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The Badger, (Taxidea taxus,) was adopted on June 20, 1957 as the state animal. Wisconsin's nickname is "The Badger State" because miners dug tunnels into hillsides searching for lead in the 1800's, reminding people of badgers.
Found throughout Wisconsin, badgers are short, stocky, solitary animals with incredibly long thick claws. Badgers stay hidden inside their shallow dens during the day, hunting mostly at night for small animals found in grasslands like pocket gophers, ground squirrels, rabbits, and small birds.
The American badger, a cousin of the mink and weasel, is native to the west. They are nocturnal. They are known for their aggressive behavior and the ability to dig extensive burrows.
The first European immigrants to arrive in Wisconsin found it desirable for the natural resources it offered. They began mining lead and galena to be used in shot for guns and paint. Miners who wanted to work through the winter found that the most useful shelters were their excavations. They added makeshift roofs or walls to complete them. Since these miners dig for their livelihoods and live in "burrows," they nicknamed them badgers. The term was later applied to all new settlers in the mining area and eventually to all who lived in Wisconsin
Although badgers have been associated with the coat of arms, the state flag, the University of Wisconsin, the official seal and Cornish miners since the days of the Wisconsin Territory, it was four elementary school students from Jefferson County who discovered the animal had no official status in Wisconsin.
Some northern legislators, however, wanted the white-tailed deer picked due to its strength, regal stature, and the economic value of deer hunting. In 1957 a compromise was reached, the American badger (Taxidea taxus) was named the state animal and the white-tailed deer (Odocoileus virginianus) was named the state "wildlife animal."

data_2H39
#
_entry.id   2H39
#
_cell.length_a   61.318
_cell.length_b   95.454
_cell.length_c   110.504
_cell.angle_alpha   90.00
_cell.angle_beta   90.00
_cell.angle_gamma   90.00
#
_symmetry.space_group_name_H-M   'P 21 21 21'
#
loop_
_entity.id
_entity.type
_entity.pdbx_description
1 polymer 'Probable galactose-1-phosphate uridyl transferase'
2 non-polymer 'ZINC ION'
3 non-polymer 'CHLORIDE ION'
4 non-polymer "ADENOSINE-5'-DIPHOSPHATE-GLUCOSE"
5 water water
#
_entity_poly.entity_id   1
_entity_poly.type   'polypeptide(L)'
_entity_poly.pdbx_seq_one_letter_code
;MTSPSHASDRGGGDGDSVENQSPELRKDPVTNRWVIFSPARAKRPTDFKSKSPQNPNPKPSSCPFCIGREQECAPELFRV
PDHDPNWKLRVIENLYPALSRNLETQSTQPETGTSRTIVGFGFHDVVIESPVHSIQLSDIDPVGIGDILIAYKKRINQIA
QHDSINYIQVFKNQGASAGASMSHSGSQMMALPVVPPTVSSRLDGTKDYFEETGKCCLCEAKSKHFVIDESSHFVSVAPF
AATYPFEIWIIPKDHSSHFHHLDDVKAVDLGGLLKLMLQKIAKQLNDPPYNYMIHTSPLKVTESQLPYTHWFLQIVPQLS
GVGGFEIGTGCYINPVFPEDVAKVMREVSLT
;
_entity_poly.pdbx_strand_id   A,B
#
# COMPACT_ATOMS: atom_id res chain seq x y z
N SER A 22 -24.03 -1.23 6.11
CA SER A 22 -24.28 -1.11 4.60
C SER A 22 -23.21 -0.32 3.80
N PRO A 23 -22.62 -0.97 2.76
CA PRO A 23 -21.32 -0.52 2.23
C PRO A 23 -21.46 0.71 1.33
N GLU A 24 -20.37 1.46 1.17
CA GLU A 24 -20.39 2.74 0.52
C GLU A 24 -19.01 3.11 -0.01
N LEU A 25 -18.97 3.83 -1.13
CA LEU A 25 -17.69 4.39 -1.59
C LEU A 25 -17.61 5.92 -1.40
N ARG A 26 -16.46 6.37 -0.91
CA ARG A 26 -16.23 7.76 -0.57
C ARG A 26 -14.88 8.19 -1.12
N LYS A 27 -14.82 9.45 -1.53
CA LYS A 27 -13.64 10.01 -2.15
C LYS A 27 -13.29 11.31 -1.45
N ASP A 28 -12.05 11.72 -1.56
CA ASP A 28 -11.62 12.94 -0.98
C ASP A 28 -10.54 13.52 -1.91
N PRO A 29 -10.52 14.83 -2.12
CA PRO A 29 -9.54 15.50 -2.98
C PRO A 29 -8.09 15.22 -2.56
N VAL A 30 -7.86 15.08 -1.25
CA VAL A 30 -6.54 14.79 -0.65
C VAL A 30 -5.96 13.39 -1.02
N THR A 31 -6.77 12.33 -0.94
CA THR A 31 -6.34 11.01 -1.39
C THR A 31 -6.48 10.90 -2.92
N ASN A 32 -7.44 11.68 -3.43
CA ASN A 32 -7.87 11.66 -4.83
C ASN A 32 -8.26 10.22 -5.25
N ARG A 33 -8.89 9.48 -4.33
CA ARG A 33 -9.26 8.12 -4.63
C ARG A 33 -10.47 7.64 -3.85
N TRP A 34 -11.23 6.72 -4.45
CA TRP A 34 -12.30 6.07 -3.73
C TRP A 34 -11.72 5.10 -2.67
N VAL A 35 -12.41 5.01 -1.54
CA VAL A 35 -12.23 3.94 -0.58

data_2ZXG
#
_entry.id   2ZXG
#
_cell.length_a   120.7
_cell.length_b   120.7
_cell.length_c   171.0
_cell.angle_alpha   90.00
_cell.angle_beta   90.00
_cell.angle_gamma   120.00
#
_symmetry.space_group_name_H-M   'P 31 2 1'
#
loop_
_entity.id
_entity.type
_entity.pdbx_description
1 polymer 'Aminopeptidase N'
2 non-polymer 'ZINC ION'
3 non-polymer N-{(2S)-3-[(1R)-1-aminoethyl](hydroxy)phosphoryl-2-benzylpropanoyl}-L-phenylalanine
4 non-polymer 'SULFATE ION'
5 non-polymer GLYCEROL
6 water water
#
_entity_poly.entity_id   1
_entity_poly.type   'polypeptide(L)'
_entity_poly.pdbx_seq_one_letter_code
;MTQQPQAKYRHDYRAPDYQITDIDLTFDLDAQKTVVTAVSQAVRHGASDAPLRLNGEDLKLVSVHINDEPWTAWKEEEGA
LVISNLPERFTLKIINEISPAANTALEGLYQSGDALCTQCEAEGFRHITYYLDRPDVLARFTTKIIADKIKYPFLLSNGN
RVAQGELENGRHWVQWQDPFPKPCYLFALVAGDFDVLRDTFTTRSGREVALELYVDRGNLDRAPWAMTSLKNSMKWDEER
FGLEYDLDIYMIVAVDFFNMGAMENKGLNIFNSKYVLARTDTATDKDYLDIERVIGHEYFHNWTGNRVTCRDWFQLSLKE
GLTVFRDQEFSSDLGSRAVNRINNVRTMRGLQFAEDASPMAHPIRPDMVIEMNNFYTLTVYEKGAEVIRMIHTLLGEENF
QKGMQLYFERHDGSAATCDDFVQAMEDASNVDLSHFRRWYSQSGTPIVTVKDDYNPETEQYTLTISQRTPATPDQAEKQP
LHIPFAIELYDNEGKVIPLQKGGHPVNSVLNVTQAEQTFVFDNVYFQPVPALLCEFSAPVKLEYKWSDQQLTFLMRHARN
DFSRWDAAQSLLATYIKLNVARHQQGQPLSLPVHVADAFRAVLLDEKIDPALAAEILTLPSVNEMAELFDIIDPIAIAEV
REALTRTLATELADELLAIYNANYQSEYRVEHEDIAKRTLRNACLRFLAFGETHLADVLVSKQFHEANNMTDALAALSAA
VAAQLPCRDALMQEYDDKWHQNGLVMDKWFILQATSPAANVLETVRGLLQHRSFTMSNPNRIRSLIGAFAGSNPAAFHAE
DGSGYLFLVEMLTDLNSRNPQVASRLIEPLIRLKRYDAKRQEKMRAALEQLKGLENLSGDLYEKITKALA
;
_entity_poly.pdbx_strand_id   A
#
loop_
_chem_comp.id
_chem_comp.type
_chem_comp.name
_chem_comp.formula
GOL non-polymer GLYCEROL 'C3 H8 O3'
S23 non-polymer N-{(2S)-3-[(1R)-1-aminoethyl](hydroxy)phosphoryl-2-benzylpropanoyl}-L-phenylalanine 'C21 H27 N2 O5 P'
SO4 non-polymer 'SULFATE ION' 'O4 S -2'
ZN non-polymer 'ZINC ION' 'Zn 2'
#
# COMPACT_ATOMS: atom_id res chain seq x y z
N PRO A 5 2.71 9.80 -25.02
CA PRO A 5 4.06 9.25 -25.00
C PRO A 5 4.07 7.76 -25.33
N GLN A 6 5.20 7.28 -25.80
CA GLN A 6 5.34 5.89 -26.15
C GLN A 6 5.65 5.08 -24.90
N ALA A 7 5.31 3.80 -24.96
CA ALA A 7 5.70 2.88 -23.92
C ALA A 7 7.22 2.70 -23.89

In 1957 a compromise was reached, the American badger (Taxidea taxus) was named the state animal and the white-tailed deer (Odocoileus virginianus)
was named the state "wildlife animal." See Section 1.10 of the statutes. In Chapter 209, Laws of 1957, it named the badger the "state animal", and
Chapter 147 designated the white-tailed deer as the state "wild-life animal".
The badgers are solitary most of the year and stay hidden inside their shallow dens during the day. They hunt mostly during the night and live in large open fields and grasslands extending between 400 and 600 acres. You can look for signs of the badger by looking for piles of dirt outside of a large burrow which they dig with their incredibly long thick claws. If you see a short, stocky animal with a small face staggering around in the grasslands, it could be a badger.
This muscular, grizzled, brownish gray, long haired member of the weasel family are found principally in upland grasslands, such as meadows and hayfields. Its black face is bisected by a narrow, white stripe extending to the tip of a slightly pointed black nose. This nocturnal hunting carnivore sports a short, flattened, rudder like tail and stubby legs, ending in pebbly black feet and front toes tipped with long, stout, curved, sharp nails and has a wide flat appearance. Badgers may reach 2.5 feet in length and 30 pounds in weight.
The badger subsists on a diet of small mammals, birds, reptiles and arthropods. Unlike many carnivores that stalk their prey in open country, the badger catches most of its food by digging. It can tunnel after ground dwelling rodents with amazing speed.